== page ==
Eric Johnson

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Googler’s Programming Board Game for Kids Meets Kickstarter Goal in Five Hours

Most of the time, teaching computer skills to children requires the use of a computer. But a new board game that conveys programming concepts without a screen rocketed through Kickstarter yesterday, securing its $25,000 minimum goal from hundreds of backers in just five hours.

At the time of this writing, it has raised nearly $66,000 and counting.

The game is Robot Turtles, and it hinges on a key conceit: Parents play the game alongside their kids, and act as human computers in the absence of a real one.

The kids who play Robot Turtles, called “turtle masters,” get to boss around their parents, the “turtle movers,” in order to get their turtle characters through a maze on the game board. They can only talk to the turtle movers, though, in the form of simple object-oriented programming commands.

So, instead of saying things like “go over there,” the turtle masters have to puzzle out the right combination of commands based on the educational programming language Logo,* which famously uses turtles as its default object shape. Logo was the first programming language learned by Robot Turtles’ creator, Dan Shapiro.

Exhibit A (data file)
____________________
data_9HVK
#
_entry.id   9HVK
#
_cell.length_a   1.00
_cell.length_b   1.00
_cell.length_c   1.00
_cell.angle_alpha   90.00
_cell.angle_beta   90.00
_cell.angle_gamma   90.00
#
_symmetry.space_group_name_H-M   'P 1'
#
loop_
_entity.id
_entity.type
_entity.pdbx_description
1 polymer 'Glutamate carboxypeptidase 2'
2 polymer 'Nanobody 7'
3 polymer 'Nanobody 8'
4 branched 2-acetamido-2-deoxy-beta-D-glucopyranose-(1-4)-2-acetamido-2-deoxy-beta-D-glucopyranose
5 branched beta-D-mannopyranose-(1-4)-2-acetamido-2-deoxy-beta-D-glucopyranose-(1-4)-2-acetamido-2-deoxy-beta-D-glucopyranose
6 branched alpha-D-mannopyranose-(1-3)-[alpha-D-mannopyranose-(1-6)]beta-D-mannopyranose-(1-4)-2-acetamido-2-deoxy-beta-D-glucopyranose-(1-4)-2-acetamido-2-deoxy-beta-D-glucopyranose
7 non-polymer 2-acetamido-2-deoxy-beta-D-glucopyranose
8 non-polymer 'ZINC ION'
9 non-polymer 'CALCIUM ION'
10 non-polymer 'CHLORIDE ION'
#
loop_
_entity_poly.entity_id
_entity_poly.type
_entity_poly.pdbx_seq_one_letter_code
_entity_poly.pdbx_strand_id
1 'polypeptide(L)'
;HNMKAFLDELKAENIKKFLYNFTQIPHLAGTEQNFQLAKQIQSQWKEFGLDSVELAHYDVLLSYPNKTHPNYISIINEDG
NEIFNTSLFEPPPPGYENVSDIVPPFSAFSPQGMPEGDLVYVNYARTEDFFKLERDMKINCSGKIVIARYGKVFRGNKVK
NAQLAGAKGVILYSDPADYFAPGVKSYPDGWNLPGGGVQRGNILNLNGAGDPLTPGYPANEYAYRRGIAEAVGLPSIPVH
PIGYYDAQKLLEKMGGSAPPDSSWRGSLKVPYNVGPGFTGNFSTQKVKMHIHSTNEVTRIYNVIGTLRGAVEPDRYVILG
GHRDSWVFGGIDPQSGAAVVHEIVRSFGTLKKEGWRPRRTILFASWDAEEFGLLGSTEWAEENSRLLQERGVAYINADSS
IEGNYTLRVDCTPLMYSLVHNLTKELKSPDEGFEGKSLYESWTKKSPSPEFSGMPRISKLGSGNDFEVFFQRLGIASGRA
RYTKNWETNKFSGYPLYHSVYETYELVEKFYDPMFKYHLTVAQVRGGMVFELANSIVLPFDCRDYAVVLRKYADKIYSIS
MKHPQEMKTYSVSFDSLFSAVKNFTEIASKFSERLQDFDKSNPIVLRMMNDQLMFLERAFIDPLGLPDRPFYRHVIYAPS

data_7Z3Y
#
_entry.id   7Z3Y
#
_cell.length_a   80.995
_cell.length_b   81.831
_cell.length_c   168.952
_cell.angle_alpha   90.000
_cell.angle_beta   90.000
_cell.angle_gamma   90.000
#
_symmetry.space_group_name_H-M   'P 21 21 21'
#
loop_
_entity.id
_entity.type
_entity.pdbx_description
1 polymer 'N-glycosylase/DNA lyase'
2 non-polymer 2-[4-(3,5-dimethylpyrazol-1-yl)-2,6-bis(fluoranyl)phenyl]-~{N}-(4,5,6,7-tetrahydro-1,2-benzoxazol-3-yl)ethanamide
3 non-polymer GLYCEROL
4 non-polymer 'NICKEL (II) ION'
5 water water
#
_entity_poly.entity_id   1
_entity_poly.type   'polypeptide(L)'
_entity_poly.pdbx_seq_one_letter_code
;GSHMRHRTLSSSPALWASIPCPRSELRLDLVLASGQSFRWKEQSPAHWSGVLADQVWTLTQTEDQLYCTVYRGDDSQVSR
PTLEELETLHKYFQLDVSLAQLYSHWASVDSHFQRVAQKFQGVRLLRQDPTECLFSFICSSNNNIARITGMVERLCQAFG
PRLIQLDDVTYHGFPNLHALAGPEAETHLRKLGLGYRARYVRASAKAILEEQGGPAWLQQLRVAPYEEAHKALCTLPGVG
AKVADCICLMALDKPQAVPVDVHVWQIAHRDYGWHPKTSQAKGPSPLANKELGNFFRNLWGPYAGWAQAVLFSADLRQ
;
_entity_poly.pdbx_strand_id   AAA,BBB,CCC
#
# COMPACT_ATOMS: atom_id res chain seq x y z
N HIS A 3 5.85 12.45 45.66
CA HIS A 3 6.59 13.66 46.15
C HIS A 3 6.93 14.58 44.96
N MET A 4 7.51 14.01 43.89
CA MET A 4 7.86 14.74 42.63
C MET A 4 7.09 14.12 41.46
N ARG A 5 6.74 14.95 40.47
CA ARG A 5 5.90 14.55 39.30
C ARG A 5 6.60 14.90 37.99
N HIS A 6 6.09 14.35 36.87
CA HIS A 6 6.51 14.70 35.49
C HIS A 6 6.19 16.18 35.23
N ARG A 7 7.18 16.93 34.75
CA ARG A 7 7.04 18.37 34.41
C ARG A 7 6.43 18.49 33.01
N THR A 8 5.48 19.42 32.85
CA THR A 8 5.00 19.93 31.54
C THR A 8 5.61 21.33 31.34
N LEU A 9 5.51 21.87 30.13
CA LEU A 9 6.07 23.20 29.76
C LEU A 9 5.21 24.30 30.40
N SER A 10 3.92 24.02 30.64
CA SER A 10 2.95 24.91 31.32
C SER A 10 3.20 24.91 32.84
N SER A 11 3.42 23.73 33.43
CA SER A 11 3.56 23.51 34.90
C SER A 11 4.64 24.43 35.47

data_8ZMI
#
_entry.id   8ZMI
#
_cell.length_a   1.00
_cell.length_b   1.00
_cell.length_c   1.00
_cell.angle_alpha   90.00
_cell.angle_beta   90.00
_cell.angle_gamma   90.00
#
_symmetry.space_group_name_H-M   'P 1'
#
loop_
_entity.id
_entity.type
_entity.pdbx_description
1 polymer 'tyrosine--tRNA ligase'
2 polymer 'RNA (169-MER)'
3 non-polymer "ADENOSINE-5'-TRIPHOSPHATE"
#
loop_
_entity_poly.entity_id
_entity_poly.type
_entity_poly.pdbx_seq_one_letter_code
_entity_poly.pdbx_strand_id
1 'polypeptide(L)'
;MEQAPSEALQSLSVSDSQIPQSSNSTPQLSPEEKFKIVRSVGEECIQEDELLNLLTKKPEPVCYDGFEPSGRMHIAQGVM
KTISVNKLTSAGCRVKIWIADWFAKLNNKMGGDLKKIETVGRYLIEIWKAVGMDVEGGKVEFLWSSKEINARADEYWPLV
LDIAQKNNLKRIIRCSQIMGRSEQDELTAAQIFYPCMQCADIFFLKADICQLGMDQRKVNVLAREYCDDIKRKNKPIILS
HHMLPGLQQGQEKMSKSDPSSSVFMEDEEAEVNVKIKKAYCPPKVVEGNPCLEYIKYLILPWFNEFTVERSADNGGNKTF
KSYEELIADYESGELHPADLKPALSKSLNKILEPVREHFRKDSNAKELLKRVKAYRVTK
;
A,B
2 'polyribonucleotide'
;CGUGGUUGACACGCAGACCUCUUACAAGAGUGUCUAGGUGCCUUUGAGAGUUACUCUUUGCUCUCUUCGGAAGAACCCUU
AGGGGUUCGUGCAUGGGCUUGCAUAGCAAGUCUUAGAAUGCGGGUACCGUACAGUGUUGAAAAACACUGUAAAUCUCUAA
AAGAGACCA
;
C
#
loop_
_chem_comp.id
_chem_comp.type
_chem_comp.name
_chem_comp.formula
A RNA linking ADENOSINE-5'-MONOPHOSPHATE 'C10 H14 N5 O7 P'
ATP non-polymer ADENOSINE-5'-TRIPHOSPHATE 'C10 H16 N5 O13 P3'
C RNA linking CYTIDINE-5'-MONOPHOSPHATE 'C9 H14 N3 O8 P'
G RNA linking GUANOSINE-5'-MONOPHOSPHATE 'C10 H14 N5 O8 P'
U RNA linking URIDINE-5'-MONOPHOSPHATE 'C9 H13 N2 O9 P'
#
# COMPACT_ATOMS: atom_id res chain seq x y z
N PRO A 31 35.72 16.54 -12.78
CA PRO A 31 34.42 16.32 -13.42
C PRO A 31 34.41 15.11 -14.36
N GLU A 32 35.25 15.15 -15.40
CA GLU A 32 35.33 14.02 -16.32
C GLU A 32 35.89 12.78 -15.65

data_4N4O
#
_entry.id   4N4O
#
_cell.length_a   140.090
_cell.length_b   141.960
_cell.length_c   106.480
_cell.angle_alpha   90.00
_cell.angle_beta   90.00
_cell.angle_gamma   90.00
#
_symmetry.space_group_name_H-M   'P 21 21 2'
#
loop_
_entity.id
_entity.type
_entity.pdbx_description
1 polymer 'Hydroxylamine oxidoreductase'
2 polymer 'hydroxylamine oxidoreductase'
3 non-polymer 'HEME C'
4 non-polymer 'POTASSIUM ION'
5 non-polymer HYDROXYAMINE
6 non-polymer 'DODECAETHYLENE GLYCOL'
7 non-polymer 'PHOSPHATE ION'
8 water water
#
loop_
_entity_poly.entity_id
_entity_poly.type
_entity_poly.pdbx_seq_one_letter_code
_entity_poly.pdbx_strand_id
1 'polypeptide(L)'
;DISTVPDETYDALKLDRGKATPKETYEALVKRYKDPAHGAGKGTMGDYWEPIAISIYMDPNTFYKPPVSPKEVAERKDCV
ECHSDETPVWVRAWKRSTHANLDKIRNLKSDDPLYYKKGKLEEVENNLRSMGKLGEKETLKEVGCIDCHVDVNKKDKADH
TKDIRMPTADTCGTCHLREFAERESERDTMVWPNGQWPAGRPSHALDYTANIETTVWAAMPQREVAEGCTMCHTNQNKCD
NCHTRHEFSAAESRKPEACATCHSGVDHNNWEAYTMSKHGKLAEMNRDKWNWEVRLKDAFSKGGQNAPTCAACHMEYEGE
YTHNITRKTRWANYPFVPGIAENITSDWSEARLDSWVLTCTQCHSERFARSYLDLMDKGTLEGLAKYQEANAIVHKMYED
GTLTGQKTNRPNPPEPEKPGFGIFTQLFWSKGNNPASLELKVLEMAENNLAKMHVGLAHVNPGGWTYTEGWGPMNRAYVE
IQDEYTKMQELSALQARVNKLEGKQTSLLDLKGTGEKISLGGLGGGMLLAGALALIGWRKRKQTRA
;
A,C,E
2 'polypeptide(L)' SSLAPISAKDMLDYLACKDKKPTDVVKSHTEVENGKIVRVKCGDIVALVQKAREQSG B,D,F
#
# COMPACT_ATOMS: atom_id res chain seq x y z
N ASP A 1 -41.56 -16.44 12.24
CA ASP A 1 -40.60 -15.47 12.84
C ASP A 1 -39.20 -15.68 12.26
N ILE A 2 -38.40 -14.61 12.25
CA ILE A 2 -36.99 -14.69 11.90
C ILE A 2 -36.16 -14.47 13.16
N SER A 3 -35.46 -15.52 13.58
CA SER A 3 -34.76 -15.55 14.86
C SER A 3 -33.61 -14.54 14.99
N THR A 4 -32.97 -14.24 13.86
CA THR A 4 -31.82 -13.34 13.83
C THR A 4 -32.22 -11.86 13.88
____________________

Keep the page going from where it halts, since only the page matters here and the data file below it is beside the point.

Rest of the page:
Shapiro is currently on leave from his job as CEO of Google Comparison, the unit within Google responsible for comparison-shopping products for cars, insurance and credit cards. He said he’s “more surprised than anyone” at how quickly the project took off on Kickstarter. Before launching the project yesterday, he demoed a prototype of the game to about 24 people, a far cry from the current tally of 1,575 backers.

A copy of the game costs early backers $29, and other backers $40 or more, with options for special rewards such as a collector’s edition. After the Kickstarter campaign ends, Shapiro has no plans to continue making and selling the game, calling it a “passion project” rather than the start of a bigger initiative.

What about selling the game rights to a traditional publisher? Shapiro hasn’t ruled it out completely, but said he found a lot of existing board games incompatible with his idea because they’re not made specifically for parents and kids to play together.

* If you’ve never seen Logo before and want to check it out, free tutorials like this one abound online. Logo was also my first programming language, and I still remember it fondly.

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